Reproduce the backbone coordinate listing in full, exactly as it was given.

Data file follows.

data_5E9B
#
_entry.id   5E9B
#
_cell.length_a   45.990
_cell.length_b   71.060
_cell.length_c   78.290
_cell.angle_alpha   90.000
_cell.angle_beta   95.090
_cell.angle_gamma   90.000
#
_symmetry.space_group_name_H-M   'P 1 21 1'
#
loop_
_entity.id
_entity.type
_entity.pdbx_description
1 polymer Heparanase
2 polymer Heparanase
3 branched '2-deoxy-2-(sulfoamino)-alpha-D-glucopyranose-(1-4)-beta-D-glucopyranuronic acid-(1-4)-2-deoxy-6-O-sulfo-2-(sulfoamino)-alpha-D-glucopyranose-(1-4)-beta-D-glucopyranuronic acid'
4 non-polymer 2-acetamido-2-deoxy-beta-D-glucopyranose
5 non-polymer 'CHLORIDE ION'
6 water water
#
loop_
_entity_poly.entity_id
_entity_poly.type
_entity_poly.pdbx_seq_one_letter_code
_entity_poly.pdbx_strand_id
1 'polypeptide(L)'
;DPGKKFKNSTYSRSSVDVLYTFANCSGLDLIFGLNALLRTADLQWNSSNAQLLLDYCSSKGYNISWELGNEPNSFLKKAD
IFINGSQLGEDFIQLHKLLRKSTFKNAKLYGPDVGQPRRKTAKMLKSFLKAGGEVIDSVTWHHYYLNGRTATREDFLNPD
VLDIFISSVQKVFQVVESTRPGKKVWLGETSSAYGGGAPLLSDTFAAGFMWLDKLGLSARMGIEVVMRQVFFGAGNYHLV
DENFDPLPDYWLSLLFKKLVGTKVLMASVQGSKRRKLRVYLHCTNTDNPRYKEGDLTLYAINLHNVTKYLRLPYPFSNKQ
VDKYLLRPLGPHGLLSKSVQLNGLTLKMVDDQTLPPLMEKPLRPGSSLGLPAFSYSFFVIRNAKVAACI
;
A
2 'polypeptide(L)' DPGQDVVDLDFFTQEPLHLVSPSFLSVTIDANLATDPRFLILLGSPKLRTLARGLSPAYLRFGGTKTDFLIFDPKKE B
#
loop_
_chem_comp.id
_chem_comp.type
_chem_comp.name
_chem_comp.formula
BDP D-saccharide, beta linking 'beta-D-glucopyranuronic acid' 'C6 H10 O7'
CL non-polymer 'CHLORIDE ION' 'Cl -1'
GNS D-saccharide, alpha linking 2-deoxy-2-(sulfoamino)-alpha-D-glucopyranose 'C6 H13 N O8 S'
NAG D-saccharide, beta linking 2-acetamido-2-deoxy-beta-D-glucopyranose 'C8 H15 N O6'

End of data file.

data_5E9B
#
_entry.id   5E9B
#
_cell.length_a   45.990
_cell.length_b   71.060
_cell.length_c   78.290
_cell.angle_alpha   90.000
_cell.angle_beta   95.090
_cell.angle_gamma   90.000
#
_symmetry.space_group_name_H-M   'P 1 21 1'
#
loop_
_entity.id
_entity.type
_entity.pdbx_description
1 polymer Heparanase
2 polymer Heparanase
3 branched '2-deoxy-2-(sulfoamino)-alpha-D-glucopyranose-(1-4)-beta-D-glucopyranuronic acid-(1-4)-2-deoxy-6-O-sulfo-2-(sulfoamino)-alpha-D-glucopyranose-(1-4)-beta-D-glucopyranuronic acid'
4 non-polymer 2-acetamido-2-deoxy-beta-D-glucopyranose
5 non-polymer 'CHLORIDE ION'
6 water water
#
loop_
_entity_poly.entity_id
_entity_poly.type
_entity_poly.pdbx_seq_one_letter_code
_entity_poly.pdbx_strand_id
1 'polypeptide(L)'
;DPGKKFKNSTYSRSSVDVLYTFANCSGLDLIFGLNALLRTADLQWNSSNAQLLLDYCSSKGYNISWELGNEPNSFLKKAD
IFINGSQLGEDFIQLHKLLRKSTFKNAKLYGPDVGQPRRKTAKMLKSFLKAGGEVIDSVTWHHYYLNGRTATREDFLNPD
VLDIFISSVQKVFQVVESTRPGKKVWLGETSSAYGGGAPLLSDTFAAGFMWLDKLGLSARMGIEVVMRQVFFGAGNYHLV
DENFDPLPDYWLSLLFKKLVGTKVLMASVQGSKRRKLRVYLHCTNTDNPRYKEGDLTLYAINLHNVTKYLRLPYPFSNKQ
VDKYLLRPLGPHGLLSKSVQLNGLTLKMVDDQTLPPLMEKPLRPGSSLGLPAFSYSFFVIRNAKVAACI
;
A
2 'polypeptide(L)' DPGQDVVDLDFFTQEPLHLVSPSFLSVTIDANLATDPRFLILLGSPKLRTLARGLSPAYLRFGGTKTDFLIFDPKKE B
#
loop_
_chem_comp.id
_chem_comp.type
_chem_comp.name
_chem_comp.formula
BDP D-saccharide, beta linking 'beta-D-glucopyranuronic acid' 'C6 H10 O7'
CL non-polymer 'CHLORIDE ION' 'Cl -1'
GNS D-saccharide, alpha linking 2-deoxy-2-(sulfoamino)-alpha-D-glucopyranose 'C6 H13 N O8 S'
NAG D-saccharide, beta linking 2-acetamido-2-deoxy-beta-D-glucopyranose 'C8 H15 N O6'